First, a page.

3. Lack of Education/Knowledge is a Significant Cause of Dogs Relinquished into Shelters
Interesting, though not surprising, was the data in these studies related to dog owners’ lack of knowledge about their dogs. Researchers asked a series of questions of dog owners who were relinquishing their dog related to their general knowledge of pet care and behavior and the results were disturbing.
The knowledge deficits of people relinquishing dogs might contribute to unrealistic expectations and inappropriate actions by owners in an attempt to solve a problematic behavior.
Among the most common reasons given for relinquishing a dog were the following:
Purchasing a dog through a reputable breeder mitigates most, if not all, of these reasons. A reputable breeder not only asks for, but often requires, the dog be sent back to her should the buyer be unable to keep the dog.
Secondly, if you are a buyer with any of these red flags, a reputable breeder will likely not sell you a puppy in the first place.
Circumspection is their insurance policy against the uninformed or unprepared. Reputable dog breeders reserve the right to select only the best of the best homes for their puppies and to deny anyone whom they question. And, as such, dogs purchased through a reputable breeder are NOT the ones relinquished to shelters.
Whether you choose to buy a puppy from a reputable breeder or rescue one is your choice. Both are fine choices.
But, unfortunately for the #AdoptDontShop folks, neither choice is correlated to why dogs are surrendered and what we need to do to prevent it.
Education is the answer, not a boycott of reputable dog breeders.
The third fallacy of dog rescue.
5. Dog Owners’ Lack Commitment with No Skin in the Game
#AdoptDontShop’ers like to bring up the evil that is the exchange of money for a puppy or dog.
To them, the purchase of a puppy from a breeder is nothing more than a Ponzi scheme devised to line the pockets of the breeder. Whereas, the minimal financial cost of adoption from a shelter is a means to an end. A worthy investment in a higher calling.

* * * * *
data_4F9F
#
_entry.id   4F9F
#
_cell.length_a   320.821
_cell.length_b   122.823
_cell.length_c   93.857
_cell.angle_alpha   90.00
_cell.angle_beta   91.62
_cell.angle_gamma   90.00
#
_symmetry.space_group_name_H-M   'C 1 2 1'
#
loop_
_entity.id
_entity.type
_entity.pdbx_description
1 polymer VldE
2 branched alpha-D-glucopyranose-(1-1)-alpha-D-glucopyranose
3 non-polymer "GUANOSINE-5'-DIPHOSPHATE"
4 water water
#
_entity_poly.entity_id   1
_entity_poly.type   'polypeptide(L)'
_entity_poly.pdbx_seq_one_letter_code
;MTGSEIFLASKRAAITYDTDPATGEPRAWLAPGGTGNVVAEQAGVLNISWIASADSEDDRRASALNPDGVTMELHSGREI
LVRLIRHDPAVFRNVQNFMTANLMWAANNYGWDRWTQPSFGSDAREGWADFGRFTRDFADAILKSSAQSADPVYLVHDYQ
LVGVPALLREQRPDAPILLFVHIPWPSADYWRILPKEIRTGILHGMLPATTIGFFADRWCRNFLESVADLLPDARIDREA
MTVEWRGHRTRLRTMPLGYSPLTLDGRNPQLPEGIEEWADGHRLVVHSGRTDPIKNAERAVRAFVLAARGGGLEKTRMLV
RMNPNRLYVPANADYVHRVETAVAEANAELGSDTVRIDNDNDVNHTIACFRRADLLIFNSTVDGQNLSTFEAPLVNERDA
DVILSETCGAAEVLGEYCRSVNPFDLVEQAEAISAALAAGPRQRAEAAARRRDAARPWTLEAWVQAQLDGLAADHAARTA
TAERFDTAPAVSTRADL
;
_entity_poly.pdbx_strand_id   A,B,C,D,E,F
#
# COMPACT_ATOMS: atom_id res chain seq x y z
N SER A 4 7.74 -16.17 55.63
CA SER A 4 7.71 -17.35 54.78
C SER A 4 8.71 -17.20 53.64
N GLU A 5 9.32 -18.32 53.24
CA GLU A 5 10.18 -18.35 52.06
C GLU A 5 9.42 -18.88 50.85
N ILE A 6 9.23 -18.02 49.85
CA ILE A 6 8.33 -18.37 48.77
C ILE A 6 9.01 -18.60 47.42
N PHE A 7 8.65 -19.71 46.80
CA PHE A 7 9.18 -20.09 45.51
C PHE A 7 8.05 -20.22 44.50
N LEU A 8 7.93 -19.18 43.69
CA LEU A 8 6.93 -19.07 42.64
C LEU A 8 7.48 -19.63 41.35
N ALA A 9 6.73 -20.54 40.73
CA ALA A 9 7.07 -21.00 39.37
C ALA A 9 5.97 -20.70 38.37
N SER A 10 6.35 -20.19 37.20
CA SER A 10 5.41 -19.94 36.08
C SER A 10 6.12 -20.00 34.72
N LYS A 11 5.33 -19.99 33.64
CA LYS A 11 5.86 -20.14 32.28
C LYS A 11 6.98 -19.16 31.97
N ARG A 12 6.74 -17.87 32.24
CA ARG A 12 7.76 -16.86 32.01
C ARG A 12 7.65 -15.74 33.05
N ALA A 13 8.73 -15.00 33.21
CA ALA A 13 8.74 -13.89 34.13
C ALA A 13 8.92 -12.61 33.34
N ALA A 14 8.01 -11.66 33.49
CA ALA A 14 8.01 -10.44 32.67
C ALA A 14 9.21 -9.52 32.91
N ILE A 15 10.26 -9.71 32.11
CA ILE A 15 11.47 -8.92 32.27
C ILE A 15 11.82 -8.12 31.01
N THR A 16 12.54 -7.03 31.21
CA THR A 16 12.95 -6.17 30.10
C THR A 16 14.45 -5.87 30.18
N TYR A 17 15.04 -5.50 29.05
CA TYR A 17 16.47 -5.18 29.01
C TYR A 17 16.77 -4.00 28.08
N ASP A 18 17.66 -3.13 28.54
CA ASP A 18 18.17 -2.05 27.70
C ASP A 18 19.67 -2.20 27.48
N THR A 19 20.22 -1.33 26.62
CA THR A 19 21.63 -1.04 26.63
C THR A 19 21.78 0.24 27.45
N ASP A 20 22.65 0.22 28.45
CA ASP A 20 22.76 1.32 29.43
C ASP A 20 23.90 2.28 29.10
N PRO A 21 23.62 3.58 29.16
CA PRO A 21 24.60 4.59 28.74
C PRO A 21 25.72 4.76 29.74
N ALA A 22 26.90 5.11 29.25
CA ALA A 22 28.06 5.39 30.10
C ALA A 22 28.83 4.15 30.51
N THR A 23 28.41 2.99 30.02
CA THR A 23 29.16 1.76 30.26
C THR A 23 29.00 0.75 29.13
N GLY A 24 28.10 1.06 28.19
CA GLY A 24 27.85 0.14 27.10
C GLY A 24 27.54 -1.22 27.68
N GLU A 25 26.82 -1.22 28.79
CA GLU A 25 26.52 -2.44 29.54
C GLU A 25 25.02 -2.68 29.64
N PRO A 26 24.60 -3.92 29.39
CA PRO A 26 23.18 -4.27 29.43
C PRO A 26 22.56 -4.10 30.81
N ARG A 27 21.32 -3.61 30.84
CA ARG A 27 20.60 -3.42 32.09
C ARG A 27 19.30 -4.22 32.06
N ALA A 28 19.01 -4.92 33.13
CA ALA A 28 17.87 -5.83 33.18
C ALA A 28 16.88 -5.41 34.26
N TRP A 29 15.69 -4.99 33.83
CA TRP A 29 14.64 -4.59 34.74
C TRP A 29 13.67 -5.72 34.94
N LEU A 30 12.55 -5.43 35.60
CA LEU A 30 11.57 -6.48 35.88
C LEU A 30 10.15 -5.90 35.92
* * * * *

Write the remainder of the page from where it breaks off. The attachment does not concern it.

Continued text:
“…in life it is often the tiny details that end up being the most important.”
84.1% of people who relinquished their dog into a shelter reportedly paid $100 or less for the dog.
$100 or less!
Dogs obtained at no cost and with little effort are at increased risk of relinquishment, reflecting a lack of value to the dog owner and a lower level of attachment or commitment.
Some might call these bargain puppies, but I call them victims. Victims of an immediate gratification culture bloated with entitlements, and a lack of commitment to anything that requires work.
A final analogy to drive my point home.
Imagine you just bought a $2500 television and it stops working. What do you do?
Now imagine your friend gives you their old television and after a week it, too, stops working.
Most people are completely comfortable with setting FREE TO GOOD HOME TV out by the curb, yet are inclined to move Heaven and Earth to fix $2500 TV. Why?
It’s about investment. Skin in the game.
The work required to land a terrific and reputable dog breeder is not for the faint of heart. It takes time and commitment. It takes patience and resolve.
So, to all the #AdoptDontShop’ers who believe ALL breeders are bad I ask,
Is it better that I obtain a dog for free or spend a little time and money to make sure I have skin in the game? Which, do you think, results in a higher level of commitment?
The fifth fallacy of dog rescue.
**NOTE: I am not suggesting that people who choose the rescue route are not investing in their dog. Most of the dog owners I know who have chosen to rescue a dog spend countless hours and dollars to ensure their dog is well cared for. This is directed toward those who use #AdoptDontShop as a means to denigrate ALL breeders, not just backyard breeders and puppy mills. These data prove that with minimal investment, you get minimal commitment. That is not always true. But it is true a statistically significant amount of the time.